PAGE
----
In this article, Wynyard Group explores how Unmanned Aerial System technology is transforming humanitarian aid distribution challenges across the globe. Unmanned aerial systems provide a valuable alternative to conventional transportation that can be leveraged to streamline supply chains in hostile and hard to access regions.
Advances in payload capacity, performance and last-mile delivery capabilities of Unmanned Aerial Systems (UAS) now make them a vital tool for the delivery of humanitarian aid during conflicts, humanitarian crises and natural disasters.
Organizations across the world now rely on UAS to deliver essential aid to locations that are hostile, unsafe or otherwise unreachable by traditional methods.
For example, Revived Soldiers Ukraine (RSU), a non-profit dedicated to helping soldiers and civilians in war-torn Ukraine, will start leveraging unmanned aerial technology to deliver medical supplies and equipment. RSU has already received three such systems from Draganfly, a UAV manufacturer, and the number could go up to 200 units according to recent estimates.
Over 9,000 kilometers south of Ukraine, similar technology is being adopted by another non-profit to deliver humanitarian aid. Faced with hostile and complicated terrain, extreme weather conditions and lack of infrastructure, UNICEF is turning to Unmanned Aerial System solutions for its logistical challenges in Africa.
Such systems were used by UNICEF to set up the first-ever humanitarian drone corridor in Africa in 2016. Initially, smaller drones were used to deliver vaccines, medicines, diagnostic samples, blood products and other commodities to, and from, hard-to-access areas, including islands and mountainous regions. Nowadays, larger and more robust systems are being deployed to provide last-mile coverage and overcome in-country commuting, delivery and distribution challenges.
Technological Advances in Unmanned Aerial Systems
The technological advances made in manufacturing introduced sophisticated Unmanned Aerial Systems that were much better and suitable to carry out multiple tasks on the go. Wynyard Group is one of the leading manufacturers of such systems. One of its most popular products is the Hawk WA-P160 E2 – an unmanned helicopter-like system that is designed for heavy-lifting.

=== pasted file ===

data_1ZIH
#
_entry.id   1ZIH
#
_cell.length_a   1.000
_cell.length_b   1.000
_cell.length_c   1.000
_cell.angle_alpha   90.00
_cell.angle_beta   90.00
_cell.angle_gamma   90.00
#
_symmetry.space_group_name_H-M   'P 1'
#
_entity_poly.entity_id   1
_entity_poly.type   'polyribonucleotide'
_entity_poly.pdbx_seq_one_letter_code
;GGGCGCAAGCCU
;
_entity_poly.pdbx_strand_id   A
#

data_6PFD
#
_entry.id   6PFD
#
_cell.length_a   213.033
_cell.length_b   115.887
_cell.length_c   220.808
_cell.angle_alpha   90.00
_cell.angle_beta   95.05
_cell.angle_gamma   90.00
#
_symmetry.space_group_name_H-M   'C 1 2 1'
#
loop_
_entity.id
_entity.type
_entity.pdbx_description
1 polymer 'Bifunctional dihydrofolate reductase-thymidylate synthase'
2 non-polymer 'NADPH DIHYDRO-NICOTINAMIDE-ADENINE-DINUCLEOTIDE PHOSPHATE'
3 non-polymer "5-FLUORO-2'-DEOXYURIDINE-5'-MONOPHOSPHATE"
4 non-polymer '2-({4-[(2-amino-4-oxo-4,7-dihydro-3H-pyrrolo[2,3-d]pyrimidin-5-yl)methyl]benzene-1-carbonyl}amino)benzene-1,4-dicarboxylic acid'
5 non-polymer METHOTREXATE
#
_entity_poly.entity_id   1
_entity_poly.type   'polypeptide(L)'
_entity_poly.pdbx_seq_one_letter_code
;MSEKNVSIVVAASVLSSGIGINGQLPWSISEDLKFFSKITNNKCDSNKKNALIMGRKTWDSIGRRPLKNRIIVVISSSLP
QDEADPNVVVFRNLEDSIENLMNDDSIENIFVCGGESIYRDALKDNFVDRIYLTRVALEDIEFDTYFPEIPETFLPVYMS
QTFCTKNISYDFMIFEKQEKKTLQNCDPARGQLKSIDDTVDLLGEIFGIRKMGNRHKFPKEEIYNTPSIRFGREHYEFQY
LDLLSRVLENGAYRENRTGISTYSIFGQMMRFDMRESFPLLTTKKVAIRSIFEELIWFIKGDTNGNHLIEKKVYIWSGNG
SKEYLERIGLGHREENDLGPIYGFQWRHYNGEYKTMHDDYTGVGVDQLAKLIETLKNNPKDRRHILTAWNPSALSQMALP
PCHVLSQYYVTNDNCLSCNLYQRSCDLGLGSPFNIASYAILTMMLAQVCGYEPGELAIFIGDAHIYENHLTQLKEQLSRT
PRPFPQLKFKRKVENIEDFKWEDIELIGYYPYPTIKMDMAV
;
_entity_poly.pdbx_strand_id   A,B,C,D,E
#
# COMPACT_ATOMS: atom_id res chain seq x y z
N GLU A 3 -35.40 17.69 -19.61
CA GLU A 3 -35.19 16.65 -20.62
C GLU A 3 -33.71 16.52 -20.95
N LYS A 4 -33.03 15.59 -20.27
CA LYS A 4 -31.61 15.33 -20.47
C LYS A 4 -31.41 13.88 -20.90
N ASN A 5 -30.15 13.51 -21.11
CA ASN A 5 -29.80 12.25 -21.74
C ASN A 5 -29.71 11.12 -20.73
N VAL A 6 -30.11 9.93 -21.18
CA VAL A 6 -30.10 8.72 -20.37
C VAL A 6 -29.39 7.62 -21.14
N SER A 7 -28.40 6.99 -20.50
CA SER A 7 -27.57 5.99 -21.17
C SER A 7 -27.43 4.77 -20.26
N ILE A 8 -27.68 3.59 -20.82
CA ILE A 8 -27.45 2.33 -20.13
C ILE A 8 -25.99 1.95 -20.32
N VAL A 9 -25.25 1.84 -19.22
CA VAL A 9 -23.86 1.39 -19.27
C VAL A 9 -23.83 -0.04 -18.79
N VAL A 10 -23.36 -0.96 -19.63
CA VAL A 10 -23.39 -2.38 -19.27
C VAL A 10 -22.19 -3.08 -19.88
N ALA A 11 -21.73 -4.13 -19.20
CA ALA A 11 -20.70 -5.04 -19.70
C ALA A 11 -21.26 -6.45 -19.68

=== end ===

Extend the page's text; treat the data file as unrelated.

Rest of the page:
The Hawk is extremely well-suited to carry out long range operations while carrying heavy payloads. Its exceptional endurance allows it to undertake flights up to 840 km with payloads reaching 160 kg including fuel. It is also VTOL (Vertical take-off and landing) capable, making it suitable for jungle or bush operations.
Another unique feature of the Hawk lies in its fuel-based engine. This allows for the production of a much higher power output which translates to better speeds and longer flight times. Coupled with an integrated control system that boasts of state-of-the-art navigation and GPS software along with stability control, the Hawk’s flight management system allows for a much more hands-on approach when handling the craft.
Transforming Global Supply Chains
Not all Unmanned Aerial Systems are the same. Some tend to be much smaller than others and are much more appropriate for shorter flights and smaller payloads like Draganfly. Its products that will be shipped to Ukraine are smaller drones, equipped with temperature-managed payload boxes. These crafts will be able to transport up to 35 pounds or 15.8 kg of medical supplies, including blood, pharmaceuticals, insulin and other medicines, water and wound care kits.
“There is an urgent need for medical supplies and equipment in several dangerous and hard-to-reach areas of Ukraine,” Iryna Vashchuk Discipio, RSU’s President, said in a statement. As such, the drone systems will be used for supply deliveries across Kyiv, Kharkiv and several other hotspots.
Despite several advances in technology, conflicts, humanitarian crises and natural disasters continue to expose gaping holes in last-mile connectivity. Unmanned Aerial System technology provides the next step towards addressing and mitigating such problems. While it may not replace conventional delivery channels altogether, UAS technology can certainly transform the way the global supply chain and logistics works.